How to help your church become more single friendly
If you’ve been single in church for a while, you may have noticed that a lot of churches don’t really know what to do with single people. Perhaps you’ve struggled to relate to a sermon, or sat patiently through a 10 minute anecdote about the preacher’s happy family. Maybe you’ve started attending a new church and no one has come to say hello. Maybe you’re just wondering where you fit in. It’s no new fact that many churches tend to focus on couples and families, and single people report feeling overlooked, misunderstood and even unwelcome. The good news is that change is possible – and it can start with us! As an individual, here are a few things you can do to help your church become more single friendly, better welcome and include single people.
Look out for people on their own
People attend church on their own for lots of reasons. It can be a bit daunting to show up by yourself for the first time, so if you’ve been coming for a while, be that friendly face. Look out for people standing by themselves at coffee time. Invite someone to sit with you, and introduce them to others.
If you share the Peace or there’s a time of informal chat in your services, try and greet someone outside of your close friendship group first. Give the welcome that you’d like to receive.
Organise a social after the service
One of the best ways to build community and make new friends is to have a regular social opportunity after the service. This can be very informal – going for drinks, having lunch together or going for a walk. If your church doesn’t already offer something like this – why not start something yourself?
Begin by finding one or two others who are interested, spread the word and enjoy each other’s company until it grows. Ask a church leader if you can advertise it in the service, so that any newcomers can join.
Work out what your gifts are and use them
It’s important for church leadership to include all types of people and role models. Having an all-married leadership can suggest that you have to “graduate” into marriage in order to lead…which is completely untrue!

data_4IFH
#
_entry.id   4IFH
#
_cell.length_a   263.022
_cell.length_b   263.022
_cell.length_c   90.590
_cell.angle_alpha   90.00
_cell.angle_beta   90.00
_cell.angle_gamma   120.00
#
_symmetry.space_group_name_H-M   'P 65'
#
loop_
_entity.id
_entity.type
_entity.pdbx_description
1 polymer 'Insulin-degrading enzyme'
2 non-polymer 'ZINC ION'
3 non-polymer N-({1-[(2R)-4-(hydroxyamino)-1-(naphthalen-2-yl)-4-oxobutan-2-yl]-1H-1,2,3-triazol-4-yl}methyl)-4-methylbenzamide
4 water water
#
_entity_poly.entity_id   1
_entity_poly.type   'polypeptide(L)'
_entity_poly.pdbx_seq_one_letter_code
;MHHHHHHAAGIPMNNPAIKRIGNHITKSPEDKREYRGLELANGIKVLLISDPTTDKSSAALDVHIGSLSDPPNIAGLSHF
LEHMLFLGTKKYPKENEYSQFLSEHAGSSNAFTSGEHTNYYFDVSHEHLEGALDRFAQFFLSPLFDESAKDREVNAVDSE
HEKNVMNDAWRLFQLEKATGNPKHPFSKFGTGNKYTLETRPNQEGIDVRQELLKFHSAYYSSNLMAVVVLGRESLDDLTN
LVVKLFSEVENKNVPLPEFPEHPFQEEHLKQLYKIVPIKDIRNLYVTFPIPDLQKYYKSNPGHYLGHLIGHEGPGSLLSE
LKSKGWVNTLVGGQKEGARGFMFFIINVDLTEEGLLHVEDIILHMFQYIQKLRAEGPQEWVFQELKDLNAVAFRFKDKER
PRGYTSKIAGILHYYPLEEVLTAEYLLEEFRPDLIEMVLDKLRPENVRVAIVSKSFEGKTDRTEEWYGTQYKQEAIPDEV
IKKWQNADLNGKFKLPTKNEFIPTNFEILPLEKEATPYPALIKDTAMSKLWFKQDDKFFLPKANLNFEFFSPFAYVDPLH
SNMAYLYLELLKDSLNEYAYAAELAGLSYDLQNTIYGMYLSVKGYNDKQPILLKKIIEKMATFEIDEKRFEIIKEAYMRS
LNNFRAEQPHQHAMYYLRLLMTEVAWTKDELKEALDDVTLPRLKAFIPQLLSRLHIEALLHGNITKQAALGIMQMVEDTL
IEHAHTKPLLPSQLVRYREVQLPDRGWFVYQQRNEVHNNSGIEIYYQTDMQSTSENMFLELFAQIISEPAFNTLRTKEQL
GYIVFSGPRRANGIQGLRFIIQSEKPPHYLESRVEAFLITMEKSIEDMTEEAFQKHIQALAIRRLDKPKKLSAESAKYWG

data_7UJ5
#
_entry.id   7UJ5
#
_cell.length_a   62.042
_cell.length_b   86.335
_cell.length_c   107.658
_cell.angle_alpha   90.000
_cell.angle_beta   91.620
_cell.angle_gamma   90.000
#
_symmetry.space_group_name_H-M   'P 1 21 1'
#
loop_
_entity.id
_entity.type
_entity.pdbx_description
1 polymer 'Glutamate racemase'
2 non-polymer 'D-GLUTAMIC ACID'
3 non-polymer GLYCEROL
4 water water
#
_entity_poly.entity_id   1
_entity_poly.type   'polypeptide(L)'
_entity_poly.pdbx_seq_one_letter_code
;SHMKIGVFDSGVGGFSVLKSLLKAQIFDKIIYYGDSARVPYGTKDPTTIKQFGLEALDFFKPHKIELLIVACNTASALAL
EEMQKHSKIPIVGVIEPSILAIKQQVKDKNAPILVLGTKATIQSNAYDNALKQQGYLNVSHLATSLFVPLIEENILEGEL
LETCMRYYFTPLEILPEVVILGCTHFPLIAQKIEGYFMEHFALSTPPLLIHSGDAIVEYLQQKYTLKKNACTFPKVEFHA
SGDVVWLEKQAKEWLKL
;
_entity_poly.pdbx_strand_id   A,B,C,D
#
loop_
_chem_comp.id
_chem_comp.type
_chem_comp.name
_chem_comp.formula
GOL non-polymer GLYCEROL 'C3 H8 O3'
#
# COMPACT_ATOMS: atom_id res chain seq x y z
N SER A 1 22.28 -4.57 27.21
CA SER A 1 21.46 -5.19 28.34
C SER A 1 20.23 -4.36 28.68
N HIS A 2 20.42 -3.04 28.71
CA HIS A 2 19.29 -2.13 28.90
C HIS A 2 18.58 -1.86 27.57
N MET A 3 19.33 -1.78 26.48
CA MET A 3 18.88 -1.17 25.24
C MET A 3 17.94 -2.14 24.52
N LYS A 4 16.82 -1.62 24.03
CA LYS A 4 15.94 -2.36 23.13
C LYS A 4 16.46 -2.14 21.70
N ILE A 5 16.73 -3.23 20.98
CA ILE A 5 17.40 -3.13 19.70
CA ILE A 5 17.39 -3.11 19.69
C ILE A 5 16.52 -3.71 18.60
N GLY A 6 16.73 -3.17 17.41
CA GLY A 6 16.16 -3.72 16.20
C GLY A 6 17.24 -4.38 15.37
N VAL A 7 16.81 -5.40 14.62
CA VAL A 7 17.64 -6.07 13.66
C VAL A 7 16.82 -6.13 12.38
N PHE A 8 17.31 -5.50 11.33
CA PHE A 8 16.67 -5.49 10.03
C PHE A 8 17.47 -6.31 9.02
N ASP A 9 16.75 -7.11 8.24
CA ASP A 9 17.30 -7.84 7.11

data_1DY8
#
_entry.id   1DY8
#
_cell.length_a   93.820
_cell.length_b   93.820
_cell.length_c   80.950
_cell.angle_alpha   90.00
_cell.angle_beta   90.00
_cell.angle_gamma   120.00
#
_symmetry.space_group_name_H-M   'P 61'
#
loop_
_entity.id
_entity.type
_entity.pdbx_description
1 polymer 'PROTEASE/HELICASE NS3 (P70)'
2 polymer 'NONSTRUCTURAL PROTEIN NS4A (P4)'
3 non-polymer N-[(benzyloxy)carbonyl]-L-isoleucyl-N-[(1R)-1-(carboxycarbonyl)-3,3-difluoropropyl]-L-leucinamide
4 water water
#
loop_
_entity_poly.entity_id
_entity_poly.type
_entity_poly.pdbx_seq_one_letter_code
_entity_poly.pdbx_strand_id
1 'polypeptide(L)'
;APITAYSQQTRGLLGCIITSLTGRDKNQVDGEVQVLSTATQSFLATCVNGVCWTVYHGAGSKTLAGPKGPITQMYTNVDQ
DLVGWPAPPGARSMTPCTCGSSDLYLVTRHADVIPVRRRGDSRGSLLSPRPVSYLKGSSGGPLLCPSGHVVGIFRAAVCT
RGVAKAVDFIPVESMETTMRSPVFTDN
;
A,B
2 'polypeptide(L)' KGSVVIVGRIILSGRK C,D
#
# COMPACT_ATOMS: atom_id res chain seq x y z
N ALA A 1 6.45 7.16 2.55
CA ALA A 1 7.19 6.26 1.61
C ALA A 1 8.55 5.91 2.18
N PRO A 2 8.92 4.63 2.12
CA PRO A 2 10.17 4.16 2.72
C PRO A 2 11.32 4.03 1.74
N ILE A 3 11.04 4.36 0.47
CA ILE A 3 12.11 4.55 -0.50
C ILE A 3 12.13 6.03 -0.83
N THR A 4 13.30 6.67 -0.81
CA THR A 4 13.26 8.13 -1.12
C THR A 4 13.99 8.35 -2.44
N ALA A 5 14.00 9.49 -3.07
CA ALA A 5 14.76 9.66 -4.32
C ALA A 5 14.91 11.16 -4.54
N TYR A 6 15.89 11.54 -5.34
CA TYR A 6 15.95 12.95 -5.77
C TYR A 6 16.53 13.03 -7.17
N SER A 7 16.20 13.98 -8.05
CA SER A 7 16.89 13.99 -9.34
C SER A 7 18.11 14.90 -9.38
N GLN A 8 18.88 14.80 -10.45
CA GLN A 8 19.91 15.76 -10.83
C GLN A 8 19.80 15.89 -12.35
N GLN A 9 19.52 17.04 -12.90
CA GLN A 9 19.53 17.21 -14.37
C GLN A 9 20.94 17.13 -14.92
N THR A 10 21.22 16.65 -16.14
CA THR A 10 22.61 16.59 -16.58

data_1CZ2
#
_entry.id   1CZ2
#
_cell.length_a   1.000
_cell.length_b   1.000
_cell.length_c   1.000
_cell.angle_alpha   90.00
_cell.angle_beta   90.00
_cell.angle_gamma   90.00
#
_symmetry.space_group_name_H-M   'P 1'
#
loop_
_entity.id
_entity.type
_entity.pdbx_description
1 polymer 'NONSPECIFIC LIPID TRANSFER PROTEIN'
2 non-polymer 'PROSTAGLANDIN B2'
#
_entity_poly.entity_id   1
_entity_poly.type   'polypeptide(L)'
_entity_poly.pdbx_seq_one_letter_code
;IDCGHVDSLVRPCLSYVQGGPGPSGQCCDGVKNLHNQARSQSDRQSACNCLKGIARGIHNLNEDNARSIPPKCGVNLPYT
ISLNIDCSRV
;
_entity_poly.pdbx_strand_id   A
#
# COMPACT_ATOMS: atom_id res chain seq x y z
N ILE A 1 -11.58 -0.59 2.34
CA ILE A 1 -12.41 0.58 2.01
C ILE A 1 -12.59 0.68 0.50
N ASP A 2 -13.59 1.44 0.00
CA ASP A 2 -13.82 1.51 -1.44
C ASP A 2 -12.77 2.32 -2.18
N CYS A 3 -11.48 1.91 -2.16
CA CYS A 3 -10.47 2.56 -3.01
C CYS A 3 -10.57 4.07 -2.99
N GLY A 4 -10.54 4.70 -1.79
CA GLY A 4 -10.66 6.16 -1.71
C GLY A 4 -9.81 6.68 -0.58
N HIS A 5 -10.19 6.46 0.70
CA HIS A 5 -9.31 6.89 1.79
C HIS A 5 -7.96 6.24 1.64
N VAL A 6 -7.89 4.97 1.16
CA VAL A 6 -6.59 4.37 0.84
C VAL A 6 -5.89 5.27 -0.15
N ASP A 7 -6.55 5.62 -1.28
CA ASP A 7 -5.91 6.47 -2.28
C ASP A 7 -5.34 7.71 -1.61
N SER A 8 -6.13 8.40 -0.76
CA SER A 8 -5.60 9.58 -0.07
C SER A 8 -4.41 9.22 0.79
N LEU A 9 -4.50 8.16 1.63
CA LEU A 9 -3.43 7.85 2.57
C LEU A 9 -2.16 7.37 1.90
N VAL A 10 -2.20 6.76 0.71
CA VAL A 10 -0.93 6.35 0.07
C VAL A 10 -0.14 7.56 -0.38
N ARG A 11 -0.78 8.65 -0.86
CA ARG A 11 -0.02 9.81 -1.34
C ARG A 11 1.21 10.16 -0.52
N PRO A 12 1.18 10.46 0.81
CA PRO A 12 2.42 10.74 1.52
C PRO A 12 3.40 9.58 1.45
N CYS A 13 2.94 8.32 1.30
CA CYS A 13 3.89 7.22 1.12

If your church is lacking single leaders for Bible study groups, prayers, community outreach etc, could that person be you? Using our unique gifts to serve God and others can give greater meaning and purpose to our lives – and can be an encouragement to others too. If you’re interested in exploring this, arrange a conversation with someone in leadership. Also tell a close friend so they can encourage and pray with you.
Celebrate life events
At my old church, when a couple got engaged the whole church would applaud and pray for them. While it was great to celebrate their happy news, it often made me feel like a failure because I wasn’t anywhere near that “milestone”.
When churches focus on celebrations related to marriage and children, it can sometimes make single or childless people feel undervalued or that their lives aren’t worth celebrating. So could you build a culture where you celebrate together for other things too? Make a big deal of people’s birthdays, new jobs, qualifications, retirement. If you’re a parent, you could do something on Mothers and Fathers Day to appreciate those who have been a caring presence in your kids’ lives. Make everyone feel valued and encouraged.
Be family to each other
The Bible tells us that when we become a Christian we are adopted into a new spiritual family. The Early Church lived in community and radically supported and embraced one another.
Does your church today feel like a spiritual family? Think about how you could better love and support those in your community. Do you know any single parents who would welcome help? Could you befriend a person or family who is facing illness, bereavement, or help someone to move house? Perhaps you have a space to host people, and could be more intentional about building relationships with others.
Lovingly challenge unhelpful comments
If you’re a single Christian, you’ve probably received an unhelpful comment or two about your single status. Maybe an unsolicited offer to pray for your love life, or unwelcome matchmaking attempts!
The first thing to remember is these often come from a place of ignorance. Perhaps this person has never experienced long-term singleness – or grew up in a culture with certain pressures around family. Perhaps they genuinely care, but don’t know how to express that in a helpful way. With this in mind, it’s good to lovingly challenge people on their language around singleness.
Explain to them why you feel uncomfortable, or why their comments are unhelpful or even untrue. Help them understand more about what it’s like to be single in church. Invite them into a positive conversation that can educate and shift their perspective.
Speak to your church leader
This is probably the most daunting action on this list, but it’s also the most effective one. Often church leaders aren’t intentionally leaving single people out – the thought has probably just never crossed their mind. Ask to have a chat with an appropriate leader, express the ways in which you or others have struggle with church and why.
Remind them how many people in society are single – and that this number is growing. And try to offer some simple practical solutions. There are lots of ideas on the Single Friendly Church website, including an audit tool that’s being used in churches worldwide.
In most cases, it’s one or two passionate single people who initiate a church’s journey to becoming more single friendly. Whilst it helps when the church leadership gets on board, small actions from individuals do make a big difference.
For more ideas and resources visit singlefriendlychurch.com